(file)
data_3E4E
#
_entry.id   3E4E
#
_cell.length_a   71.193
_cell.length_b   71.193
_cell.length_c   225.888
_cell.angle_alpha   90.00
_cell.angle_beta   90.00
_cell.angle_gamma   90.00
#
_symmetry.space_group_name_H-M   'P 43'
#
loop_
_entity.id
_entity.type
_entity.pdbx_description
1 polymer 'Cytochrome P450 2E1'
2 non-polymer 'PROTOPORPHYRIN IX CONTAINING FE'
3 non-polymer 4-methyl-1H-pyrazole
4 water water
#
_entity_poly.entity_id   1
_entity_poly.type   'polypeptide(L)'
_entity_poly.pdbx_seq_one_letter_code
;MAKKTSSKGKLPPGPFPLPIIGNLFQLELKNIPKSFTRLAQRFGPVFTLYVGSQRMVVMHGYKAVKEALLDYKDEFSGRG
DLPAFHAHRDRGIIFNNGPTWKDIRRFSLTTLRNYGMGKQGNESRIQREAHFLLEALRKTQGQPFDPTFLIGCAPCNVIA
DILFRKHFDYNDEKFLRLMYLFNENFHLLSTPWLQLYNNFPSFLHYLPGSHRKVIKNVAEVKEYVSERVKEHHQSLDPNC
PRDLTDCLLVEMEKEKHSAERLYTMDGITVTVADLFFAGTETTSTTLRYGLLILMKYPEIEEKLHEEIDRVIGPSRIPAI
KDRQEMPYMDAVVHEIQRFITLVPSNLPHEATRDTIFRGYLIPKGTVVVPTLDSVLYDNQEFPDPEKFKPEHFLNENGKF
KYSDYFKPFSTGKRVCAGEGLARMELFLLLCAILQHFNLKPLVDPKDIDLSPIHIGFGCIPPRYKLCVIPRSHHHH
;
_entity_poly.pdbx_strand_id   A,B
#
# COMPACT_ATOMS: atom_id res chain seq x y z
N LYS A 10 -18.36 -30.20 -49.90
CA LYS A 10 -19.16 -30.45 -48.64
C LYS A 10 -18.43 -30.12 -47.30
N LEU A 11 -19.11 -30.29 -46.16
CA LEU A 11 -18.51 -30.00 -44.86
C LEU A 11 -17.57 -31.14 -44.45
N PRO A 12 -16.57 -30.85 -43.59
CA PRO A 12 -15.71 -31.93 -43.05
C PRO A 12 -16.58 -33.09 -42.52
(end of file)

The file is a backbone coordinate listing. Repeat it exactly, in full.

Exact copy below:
data_3E4E
#
_entry.id   3E4E
#
_cell.length_a   71.193
_cell.length_b   71.193
_cell.length_c   225.888
_cell.angle_alpha   90.00
_cell.angle_beta   90.00
_cell.angle_gamma   90.00
#
_symmetry.space_group_name_H-M   'P 43'
#
loop_
_entity.id
_entity.type
_entity.pdbx_description
1 polymer 'Cytochrome P450 2E1'
2 non-polymer 'PROTOPORPHYRIN IX CONTAINING FE'
3 non-polymer 4-methyl-1H-pyrazole
4 water water
#
_entity_poly.entity_id   1
_entity_poly.type   'polypeptide(L)'
_entity_poly.pdbx_seq_one_letter_code
;MAKKTSSKGKLPPGPFPLPIIGNLFQLELKNIPKSFTRLAQRFGPVFTLYVGSQRMVVMHGYKAVKEALLDYKDEFSGRG
DLPAFHAHRDRGIIFNNGPTWKDIRRFSLTTLRNYGMGKQGNESRIQREAHFLLEALRKTQGQPFDPTFLIGCAPCNVIA
DILFRKHFDYNDEKFLRLMYLFNENFHLLSTPWLQLYNNFPSFLHYLPGSHRKVIKNVAEVKEYVSERVKEHHQSLDPNC
PRDLTDCLLVEMEKEKHSAERLYTMDGITVTVADLFFAGTETTSTTLRYGLLILMKYPEIEEKLHEEIDRVIGPSRIPAI
KDRQEMPYMDAVVHEIQRFITLVPSNLPHEATRDTIFRGYLIPKGTVVVPTLDSVLYDNQEFPDPEKFKPEHFLNENGKF
KYSDYFKPFSTGKRVCAGEGLARMELFLLLCAILQHFNLKPLVDPKDIDLSPIHIGFGCIPPRYKLCVIPRSHHHH
;
_entity_poly.pdbx_strand_id   A,B
#
# COMPACT_ATOMS: atom_id res chain seq x y z
N LYS A 10 -18.36 -30.20 -49.90
CA LYS A 10 -19.16 -30.45 -48.64
C LYS A 10 -18.43 -30.12 -47.30
N LEU A 11 -19.11 -30.29 -46.16
CA LEU A 11 -18.51 -30.00 -44.86
C LEU A 11 -17.57 -31.14 -44.45
N PRO A 12 -16.57 -30.85 -43.59
CA PRO A 12 -15.71 -31.93 -43.05
C PRO A 12 -16.58 -33.09 -42.52